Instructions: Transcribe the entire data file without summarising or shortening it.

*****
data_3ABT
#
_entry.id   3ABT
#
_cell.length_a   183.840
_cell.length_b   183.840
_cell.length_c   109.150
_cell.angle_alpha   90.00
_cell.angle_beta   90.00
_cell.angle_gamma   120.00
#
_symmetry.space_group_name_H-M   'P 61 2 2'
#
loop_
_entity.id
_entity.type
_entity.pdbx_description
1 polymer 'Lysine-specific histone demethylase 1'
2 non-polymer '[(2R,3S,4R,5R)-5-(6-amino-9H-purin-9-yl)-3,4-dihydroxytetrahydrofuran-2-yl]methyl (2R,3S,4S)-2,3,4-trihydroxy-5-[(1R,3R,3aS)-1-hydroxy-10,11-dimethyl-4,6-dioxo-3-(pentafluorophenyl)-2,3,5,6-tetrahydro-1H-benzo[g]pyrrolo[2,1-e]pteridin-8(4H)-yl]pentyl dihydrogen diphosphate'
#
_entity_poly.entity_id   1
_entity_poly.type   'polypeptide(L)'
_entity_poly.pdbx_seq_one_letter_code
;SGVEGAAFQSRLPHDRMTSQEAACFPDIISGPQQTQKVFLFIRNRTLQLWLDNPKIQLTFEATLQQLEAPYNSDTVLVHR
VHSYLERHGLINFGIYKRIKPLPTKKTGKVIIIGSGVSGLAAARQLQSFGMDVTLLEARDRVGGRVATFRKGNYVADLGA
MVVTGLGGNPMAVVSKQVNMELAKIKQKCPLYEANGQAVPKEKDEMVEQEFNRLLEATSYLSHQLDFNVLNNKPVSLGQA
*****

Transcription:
data_3ABT
#
_entry.id   3ABT
#
_cell.length_a   183.840
_cell.length_b   183.840
_cell.length_c   109.150
_cell.angle_alpha   90.00
_cell.angle_beta   90.00
_cell.angle_gamma   120.00
#
_symmetry.space_group_name_H-M   'P 61 2 2'
#
loop_
_entity.id
_entity.type
_entity.pdbx_description
1 polymer 'Lysine-specific histone demethylase 1'
2 non-polymer '[(2R,3S,4R,5R)-5-(6-amino-9H-purin-9-yl)-3,4-dihydroxytetrahydrofuran-2-yl]methyl (2R,3S,4S)-2,3,4-trihydroxy-5-[(1R,3R,3aS)-1-hydroxy-10,11-dimethyl-4,6-dioxo-3-(pentafluorophenyl)-2,3,5,6-tetrahydro-1H-benzo[g]pyrrolo[2,1-e]pteridin-8(4H)-yl]pentyl dihydrogen diphosphate'
#
_entity_poly.entity_id   1
_entity_poly.type   'polypeptide(L)'
_entity_poly.pdbx_seq_one_letter_code
;SGVEGAAFQSRLPHDRMTSQEAACFPDIISGPQQTQKVFLFIRNRTLQLWLDNPKIQLTFEATLQQLEAPYNSDTVLVHR
VHSYLERHGLINFGIYKRIKPLPTKKTGKVIIIGSGVSGLAAARQLQSFGMDVTLLEARDRVGGRVATFRKGNYVADLGA
MVVTGLGGNPMAVVSKQVNMELAKIKQKCPLYEANGQAVPKEKDEMVEQEFNRLLEATSYLSHQLDFNVLNNKPVSLGQA